Developmental activation of calmodulin-dependent facilitation of cerebellar P-type Ca2+ current

Dipayan Chaudhuri, Badr A. Alseikhan, Siao Yun Chang, Tuck Wah Soong, David T. Yue

Research output: Contribution to journalArticlepeer-review


P-type (Cav2.1) Ca2+ channels are a central conduit of neuronal Ca2+ entry, so their Ca2+ feedback regulation promises widespread neurobiological impact. Heterologous expression of recombinant Cav2.1 channels demonstrates that the Ca2+ sensor calmodulin can trigger Ca2+-dependent facilitation (CDF) of channel opening. This facilitation occurs when local Ca2+ influx through individual channels selectively activates the C-terminal lobe of calmodulin. In neurons, however, such calmodulin-mediated processes have yet to be detected, and CDF of native P-type current has thus far appeared different, arguably triggered by other Ca2+ sensing molecules. Here, in cerebellar Purkinje somata abundant with prototypic P-type channels, we find that the C-terminal lobe of calmodulin does produce CDF, and such facilitation augments Ca2+ entry during stimulation by repetitive action-potential and complex-spike waveforms. Beyond recapitulating key features of recombinant channels, these neurons exhibit an additional modulatory dimension: developmental upregulation of CDF during postnatal week 2. This phenomenon reflects increasing somatic expression of Cav2.1 splice variants that manifest CDF and progressive dendritic targeting of variants lacking CDF. Calmodulin-triggered facilitation is thus fundamental to native Ca v2.1 and rapidly enhanced during early development.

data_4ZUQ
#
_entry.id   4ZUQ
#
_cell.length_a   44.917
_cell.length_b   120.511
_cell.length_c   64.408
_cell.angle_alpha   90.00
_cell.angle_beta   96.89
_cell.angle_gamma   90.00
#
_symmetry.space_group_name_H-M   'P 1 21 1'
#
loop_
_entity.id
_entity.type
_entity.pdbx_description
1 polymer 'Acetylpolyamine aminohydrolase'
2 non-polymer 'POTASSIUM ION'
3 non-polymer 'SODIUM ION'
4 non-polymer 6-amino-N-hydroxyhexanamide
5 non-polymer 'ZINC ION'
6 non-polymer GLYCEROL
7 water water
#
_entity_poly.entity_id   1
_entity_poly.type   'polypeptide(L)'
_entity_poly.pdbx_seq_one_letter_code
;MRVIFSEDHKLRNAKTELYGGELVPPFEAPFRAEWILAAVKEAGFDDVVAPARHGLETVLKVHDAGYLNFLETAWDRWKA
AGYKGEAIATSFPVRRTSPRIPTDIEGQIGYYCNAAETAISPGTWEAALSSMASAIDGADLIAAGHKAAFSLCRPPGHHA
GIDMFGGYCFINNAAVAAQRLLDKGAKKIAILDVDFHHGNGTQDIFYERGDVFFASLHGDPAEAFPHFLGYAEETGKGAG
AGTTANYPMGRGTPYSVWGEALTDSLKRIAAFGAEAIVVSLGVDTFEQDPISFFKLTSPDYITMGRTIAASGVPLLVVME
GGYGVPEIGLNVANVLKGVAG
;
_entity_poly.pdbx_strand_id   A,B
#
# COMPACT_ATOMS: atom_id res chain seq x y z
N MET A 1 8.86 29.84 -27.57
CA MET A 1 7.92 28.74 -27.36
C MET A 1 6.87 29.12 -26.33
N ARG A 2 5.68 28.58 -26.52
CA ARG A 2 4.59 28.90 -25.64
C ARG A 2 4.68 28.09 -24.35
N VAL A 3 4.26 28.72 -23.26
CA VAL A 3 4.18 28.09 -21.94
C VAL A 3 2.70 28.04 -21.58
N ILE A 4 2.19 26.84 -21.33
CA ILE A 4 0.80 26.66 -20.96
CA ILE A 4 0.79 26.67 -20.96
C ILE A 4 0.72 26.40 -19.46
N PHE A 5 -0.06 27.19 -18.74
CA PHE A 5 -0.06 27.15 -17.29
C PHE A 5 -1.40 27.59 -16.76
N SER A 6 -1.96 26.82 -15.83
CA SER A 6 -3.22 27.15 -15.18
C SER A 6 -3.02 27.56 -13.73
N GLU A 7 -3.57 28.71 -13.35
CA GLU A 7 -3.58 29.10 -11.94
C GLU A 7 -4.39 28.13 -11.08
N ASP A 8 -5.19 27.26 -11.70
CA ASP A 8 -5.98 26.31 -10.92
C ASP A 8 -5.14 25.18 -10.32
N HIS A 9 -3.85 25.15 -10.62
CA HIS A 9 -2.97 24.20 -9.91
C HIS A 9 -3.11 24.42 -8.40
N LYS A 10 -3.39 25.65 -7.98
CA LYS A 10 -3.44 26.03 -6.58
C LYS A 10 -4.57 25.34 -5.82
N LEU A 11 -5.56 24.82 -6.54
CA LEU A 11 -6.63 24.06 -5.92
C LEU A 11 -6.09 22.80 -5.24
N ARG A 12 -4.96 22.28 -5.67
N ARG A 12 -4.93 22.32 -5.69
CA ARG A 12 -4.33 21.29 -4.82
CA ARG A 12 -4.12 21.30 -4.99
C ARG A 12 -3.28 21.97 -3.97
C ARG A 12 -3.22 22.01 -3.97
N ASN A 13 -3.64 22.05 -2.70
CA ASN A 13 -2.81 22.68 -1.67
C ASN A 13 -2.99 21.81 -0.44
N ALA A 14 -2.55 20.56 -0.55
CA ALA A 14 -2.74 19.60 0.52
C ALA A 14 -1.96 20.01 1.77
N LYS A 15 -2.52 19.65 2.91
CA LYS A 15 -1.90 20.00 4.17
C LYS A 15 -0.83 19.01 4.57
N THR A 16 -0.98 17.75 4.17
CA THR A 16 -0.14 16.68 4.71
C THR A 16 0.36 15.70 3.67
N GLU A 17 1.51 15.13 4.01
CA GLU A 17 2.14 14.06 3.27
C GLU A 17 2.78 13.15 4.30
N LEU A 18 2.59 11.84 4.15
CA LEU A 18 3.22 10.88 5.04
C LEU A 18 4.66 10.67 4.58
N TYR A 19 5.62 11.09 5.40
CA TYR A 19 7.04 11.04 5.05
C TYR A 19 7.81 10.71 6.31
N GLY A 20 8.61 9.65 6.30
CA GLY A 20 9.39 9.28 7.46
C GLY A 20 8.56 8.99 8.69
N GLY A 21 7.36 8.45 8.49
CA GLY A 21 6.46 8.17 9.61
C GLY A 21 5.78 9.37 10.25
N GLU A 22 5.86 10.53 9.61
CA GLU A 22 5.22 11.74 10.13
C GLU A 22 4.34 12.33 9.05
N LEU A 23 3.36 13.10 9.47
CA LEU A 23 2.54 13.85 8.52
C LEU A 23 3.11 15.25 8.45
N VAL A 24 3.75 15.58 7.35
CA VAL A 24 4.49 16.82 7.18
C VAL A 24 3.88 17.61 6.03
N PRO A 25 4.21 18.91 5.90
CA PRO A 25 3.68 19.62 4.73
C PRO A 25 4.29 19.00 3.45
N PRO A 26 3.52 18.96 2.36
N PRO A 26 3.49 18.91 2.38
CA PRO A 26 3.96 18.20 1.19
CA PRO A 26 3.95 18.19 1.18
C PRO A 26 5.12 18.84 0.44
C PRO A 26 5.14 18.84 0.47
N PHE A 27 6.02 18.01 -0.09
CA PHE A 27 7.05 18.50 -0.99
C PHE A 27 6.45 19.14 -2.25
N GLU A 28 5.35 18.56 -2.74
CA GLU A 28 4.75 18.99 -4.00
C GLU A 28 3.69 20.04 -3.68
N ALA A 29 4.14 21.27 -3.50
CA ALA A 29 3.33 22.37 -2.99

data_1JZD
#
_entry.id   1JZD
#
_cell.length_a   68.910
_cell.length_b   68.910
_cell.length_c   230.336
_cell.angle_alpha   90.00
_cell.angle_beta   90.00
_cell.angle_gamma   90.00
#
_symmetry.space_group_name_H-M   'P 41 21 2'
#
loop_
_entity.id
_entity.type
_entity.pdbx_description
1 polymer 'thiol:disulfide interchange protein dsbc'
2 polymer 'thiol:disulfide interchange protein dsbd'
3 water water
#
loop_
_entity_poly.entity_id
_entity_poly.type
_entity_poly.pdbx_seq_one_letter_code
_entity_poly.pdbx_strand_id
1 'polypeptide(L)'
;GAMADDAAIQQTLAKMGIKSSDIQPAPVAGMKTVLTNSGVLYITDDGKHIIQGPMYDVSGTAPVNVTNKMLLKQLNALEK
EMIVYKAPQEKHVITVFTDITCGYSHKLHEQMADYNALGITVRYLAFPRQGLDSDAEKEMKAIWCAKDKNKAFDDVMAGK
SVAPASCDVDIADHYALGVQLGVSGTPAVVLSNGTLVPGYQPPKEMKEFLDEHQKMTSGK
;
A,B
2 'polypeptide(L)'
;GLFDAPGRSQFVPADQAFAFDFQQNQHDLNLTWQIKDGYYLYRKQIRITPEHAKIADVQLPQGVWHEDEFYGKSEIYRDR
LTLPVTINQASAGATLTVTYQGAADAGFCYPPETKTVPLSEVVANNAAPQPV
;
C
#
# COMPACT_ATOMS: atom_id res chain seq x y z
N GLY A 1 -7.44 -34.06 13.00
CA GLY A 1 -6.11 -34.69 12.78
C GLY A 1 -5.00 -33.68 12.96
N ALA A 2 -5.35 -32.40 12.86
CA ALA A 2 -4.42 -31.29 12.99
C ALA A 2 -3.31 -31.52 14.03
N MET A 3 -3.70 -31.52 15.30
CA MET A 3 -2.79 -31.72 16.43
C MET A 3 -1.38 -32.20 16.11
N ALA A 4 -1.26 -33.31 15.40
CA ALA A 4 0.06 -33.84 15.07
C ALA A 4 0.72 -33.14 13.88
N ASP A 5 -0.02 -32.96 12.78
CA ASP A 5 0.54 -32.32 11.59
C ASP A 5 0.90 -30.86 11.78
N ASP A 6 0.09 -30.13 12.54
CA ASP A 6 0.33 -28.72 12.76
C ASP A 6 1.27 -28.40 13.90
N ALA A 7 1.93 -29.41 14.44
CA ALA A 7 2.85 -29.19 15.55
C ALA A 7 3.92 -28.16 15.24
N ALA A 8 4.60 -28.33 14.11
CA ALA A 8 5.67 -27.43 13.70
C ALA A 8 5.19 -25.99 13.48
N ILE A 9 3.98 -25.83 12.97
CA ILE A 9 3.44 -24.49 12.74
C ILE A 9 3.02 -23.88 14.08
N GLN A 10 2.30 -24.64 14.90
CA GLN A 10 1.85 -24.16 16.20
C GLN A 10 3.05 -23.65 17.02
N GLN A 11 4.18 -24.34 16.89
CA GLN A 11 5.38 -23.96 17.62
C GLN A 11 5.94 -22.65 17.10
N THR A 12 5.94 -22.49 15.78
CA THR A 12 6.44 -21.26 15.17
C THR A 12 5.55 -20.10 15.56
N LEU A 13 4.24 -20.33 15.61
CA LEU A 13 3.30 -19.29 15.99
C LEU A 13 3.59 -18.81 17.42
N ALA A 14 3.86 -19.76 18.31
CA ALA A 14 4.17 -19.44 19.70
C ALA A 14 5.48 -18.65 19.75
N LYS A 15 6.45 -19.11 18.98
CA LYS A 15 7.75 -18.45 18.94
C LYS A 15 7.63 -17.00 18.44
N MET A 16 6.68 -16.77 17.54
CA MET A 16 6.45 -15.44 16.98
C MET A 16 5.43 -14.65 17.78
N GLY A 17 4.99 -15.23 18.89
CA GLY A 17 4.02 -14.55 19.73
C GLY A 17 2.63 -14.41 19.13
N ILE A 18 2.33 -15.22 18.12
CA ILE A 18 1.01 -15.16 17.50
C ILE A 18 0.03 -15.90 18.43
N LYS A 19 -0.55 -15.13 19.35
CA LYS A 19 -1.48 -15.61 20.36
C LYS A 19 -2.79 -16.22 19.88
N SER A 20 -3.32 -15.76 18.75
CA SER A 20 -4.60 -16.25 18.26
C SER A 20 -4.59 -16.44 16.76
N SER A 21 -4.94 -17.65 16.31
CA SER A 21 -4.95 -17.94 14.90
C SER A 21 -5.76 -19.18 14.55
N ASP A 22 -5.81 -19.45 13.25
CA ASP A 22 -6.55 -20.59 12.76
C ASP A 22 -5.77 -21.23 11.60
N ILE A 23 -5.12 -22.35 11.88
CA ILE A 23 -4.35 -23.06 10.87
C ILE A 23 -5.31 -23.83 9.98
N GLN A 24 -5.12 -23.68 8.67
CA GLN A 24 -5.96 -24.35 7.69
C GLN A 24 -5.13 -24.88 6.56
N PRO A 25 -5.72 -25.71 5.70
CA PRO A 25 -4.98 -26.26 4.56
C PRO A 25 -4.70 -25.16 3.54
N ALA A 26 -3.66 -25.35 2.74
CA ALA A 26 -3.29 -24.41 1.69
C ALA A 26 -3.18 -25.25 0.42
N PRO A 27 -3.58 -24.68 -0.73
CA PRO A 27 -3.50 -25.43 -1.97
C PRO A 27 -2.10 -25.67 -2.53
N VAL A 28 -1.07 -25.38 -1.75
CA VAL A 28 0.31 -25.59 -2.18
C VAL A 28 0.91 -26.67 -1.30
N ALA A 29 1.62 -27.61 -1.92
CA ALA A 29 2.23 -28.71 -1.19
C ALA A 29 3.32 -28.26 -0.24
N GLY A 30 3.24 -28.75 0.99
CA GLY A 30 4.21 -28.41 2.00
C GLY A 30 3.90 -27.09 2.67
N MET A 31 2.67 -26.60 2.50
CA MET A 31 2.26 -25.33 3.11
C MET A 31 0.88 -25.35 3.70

Original languageEnglish (US)
Pages (from-to)8282-8294
Number of pages13
JournalJournal of Neuroscience
Issue number36
StatePublished - Sep 7 2005
Externally publishedYes


  • Alternative splicing
  • Cerebellar Purkinje neuron
  • EF hand
  • P/Q-type channel
  • Short-term synaptic plasticity
  • α1A

ASJC Scopus subject areas

  • Neuroscience(all)


Dive into the research topics of 'Developmental activation of calmodulin-dependent facilitation of cerebellar P-type Ca2+ current'. Together they form a unique fingerprint.

Cite this